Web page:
The OpEd Project’s Michele Weldon recent Christian Science Monitor op-ed “Fallout from Olympic wrestling takedown – a mother’s protest” is an example of combining personal anecdotes in an opinion piece. Weldon, an author of three nonfiction books and a journalist for more than 33 years, is the director of the Northwestern Public Voices Fellowship. In this op-ed she strikes a solid balance between presenting personal experiences and history with stats, news and data.
Take for instance, the lede of her article, which introduces her personal experience:
I’m the mom of a wrestling family. Last August, two of my sons – both former high school wrestlers – went to the London Olympics to root for our local star, Ellis Coleman, a.k.a., the “flying squirrel,” who wrestled Greco Roman.
Though Coleman lost, Weldon explains that he intended to continue competing. However, “The governing board of the International Olympic Committee (IOC) voted by secret ballot Feb. 19 to exclude wrestling from its guaranteed slot in the 2020 summer games, reportedly to “modernize” the Olympics.”
Weldon, an assistant professor of journalism at The Medill School at Northwester, weaves personal experience with timely, relevant facts. Later in her article, Weldon reminds us of her insight and expertise as a parent into the world of amateur youth, high school and college wrestling.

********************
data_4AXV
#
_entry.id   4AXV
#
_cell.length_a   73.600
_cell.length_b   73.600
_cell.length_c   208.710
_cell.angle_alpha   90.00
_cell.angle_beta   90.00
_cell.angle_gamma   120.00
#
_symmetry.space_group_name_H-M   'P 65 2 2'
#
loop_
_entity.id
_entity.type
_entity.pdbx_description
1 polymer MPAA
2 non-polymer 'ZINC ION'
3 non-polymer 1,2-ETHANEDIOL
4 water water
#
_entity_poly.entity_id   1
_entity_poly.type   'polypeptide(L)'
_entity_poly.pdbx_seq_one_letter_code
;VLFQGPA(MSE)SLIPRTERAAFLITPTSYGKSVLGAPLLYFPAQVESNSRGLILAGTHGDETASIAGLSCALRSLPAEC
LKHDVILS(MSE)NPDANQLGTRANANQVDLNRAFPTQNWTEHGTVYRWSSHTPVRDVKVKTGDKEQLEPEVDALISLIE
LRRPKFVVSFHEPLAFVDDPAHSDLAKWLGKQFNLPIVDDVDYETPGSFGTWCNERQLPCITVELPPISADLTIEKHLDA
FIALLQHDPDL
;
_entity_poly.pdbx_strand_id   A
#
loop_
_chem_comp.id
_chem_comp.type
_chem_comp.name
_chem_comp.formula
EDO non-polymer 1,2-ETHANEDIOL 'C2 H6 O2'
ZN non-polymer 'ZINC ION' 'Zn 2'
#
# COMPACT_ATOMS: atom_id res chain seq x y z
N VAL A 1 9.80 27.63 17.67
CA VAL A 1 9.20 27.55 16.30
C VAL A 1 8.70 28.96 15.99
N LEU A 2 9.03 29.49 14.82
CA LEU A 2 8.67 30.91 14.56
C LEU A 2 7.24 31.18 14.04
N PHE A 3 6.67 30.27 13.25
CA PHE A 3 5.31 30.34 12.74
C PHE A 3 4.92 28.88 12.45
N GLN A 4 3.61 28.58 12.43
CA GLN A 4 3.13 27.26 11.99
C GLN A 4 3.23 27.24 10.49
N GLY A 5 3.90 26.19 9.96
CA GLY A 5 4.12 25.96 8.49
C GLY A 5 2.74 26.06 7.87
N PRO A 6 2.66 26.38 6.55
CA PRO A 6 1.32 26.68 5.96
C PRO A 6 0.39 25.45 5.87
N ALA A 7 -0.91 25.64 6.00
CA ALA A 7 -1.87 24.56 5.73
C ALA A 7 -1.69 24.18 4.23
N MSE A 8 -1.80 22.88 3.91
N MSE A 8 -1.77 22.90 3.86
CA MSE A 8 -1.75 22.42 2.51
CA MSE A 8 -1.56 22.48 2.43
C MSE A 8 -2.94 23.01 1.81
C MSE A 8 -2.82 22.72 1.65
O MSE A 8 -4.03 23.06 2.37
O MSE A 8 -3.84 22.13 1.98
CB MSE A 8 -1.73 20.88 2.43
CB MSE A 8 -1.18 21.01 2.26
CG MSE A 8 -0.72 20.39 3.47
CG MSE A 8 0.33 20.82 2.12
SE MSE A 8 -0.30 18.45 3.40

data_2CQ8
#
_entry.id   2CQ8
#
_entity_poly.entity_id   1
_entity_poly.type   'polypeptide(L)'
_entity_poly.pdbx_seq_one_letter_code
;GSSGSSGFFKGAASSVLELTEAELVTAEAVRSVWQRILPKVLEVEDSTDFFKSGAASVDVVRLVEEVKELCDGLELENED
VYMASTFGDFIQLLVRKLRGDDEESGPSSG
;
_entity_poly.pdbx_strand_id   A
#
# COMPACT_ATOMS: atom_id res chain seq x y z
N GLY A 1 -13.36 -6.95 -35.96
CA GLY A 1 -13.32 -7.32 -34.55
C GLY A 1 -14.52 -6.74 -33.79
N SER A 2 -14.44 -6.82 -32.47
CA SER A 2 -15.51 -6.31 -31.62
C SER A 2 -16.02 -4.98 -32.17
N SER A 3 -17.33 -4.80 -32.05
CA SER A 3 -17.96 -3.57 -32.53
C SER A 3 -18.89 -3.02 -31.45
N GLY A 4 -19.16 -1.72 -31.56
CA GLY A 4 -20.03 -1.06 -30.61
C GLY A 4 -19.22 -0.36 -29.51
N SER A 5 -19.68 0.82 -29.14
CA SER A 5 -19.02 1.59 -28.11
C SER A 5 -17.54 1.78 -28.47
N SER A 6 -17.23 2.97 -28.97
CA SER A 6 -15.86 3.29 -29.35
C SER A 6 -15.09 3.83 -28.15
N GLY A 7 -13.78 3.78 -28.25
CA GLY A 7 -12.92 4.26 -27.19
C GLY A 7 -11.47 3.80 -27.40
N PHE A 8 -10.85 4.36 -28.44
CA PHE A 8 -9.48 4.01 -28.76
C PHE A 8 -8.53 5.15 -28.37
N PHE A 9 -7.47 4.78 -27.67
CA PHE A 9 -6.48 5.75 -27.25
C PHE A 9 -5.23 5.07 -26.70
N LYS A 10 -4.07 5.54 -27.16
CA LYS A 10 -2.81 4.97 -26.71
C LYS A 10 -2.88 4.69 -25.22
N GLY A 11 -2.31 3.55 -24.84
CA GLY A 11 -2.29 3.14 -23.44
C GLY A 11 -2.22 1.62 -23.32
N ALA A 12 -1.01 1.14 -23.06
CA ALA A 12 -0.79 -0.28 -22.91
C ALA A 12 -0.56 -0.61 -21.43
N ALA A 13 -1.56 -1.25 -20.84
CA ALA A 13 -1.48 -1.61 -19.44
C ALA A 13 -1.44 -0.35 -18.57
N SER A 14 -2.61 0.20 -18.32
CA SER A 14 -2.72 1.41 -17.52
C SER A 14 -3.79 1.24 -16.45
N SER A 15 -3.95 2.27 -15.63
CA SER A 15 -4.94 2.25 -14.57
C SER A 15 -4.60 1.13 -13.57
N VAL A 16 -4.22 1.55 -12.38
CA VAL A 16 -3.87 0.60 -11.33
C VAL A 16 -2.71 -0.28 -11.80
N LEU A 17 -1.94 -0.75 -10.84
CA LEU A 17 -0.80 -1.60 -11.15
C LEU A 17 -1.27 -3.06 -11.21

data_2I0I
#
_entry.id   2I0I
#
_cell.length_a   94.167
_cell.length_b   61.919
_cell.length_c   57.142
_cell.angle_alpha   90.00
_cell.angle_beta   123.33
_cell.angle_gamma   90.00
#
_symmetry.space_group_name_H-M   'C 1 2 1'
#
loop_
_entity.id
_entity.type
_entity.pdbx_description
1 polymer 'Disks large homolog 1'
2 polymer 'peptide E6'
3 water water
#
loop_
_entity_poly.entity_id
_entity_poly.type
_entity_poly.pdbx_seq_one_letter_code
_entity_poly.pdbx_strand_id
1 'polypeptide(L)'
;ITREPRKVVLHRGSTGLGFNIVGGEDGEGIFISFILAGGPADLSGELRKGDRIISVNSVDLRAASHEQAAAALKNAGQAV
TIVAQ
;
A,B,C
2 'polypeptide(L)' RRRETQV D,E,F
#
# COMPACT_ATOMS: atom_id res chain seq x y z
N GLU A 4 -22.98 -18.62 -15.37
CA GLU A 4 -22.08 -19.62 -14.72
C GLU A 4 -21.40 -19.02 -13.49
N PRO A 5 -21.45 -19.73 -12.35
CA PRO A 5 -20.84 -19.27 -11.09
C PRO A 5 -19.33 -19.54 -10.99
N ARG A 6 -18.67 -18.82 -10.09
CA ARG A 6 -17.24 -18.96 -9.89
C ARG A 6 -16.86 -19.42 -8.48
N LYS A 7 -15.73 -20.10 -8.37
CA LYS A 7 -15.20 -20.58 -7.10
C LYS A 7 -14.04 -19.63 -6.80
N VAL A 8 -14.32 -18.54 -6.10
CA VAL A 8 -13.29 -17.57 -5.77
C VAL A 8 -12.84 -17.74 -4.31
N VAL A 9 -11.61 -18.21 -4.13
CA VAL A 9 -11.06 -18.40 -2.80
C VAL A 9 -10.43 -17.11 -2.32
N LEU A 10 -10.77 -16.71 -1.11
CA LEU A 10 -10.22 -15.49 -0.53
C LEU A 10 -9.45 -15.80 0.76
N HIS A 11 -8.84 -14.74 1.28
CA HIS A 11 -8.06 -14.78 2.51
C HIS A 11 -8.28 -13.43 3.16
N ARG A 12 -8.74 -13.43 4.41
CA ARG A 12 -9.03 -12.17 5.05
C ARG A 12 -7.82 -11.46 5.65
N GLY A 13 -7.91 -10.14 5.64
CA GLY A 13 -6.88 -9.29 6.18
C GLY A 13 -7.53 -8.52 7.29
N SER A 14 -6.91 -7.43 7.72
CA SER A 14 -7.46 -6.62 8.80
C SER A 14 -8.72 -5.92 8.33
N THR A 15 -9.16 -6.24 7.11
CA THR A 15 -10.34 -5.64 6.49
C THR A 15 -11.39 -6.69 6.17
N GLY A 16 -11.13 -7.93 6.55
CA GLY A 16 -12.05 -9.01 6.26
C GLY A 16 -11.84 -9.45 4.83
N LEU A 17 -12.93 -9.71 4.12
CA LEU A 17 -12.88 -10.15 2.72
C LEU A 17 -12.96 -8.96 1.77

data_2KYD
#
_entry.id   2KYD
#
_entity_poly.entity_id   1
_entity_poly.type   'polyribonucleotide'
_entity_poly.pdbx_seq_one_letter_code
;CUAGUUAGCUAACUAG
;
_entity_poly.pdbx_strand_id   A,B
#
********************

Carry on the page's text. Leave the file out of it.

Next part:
In 13 years of watching my three sons wrestle, I learned quickly that people commonly mistake youth and high school wrestling for the clownish, steroid-pumped fights of platinum-blonde professional WWF wrestling on television.
Next, she moves to hard data and evidence of the importance wrestling holds for high school youth comparison to other sports, such as gymnastics and swimming:
According to the National Federation of High Schools, nearly 57,000 more American high school athletes wrestle than play golf, a sport that the International Olympic Committee plans to keep in the summer mix. There are 13 times more high-school wrestlers in this country than gymnasts in high schools, and nearly the same number of wrestlers as swimmers and divers at the high school level.
This serves as an example of how an op-ed can use personal insight, persuasion, news hooks and evidence to create a valid argument.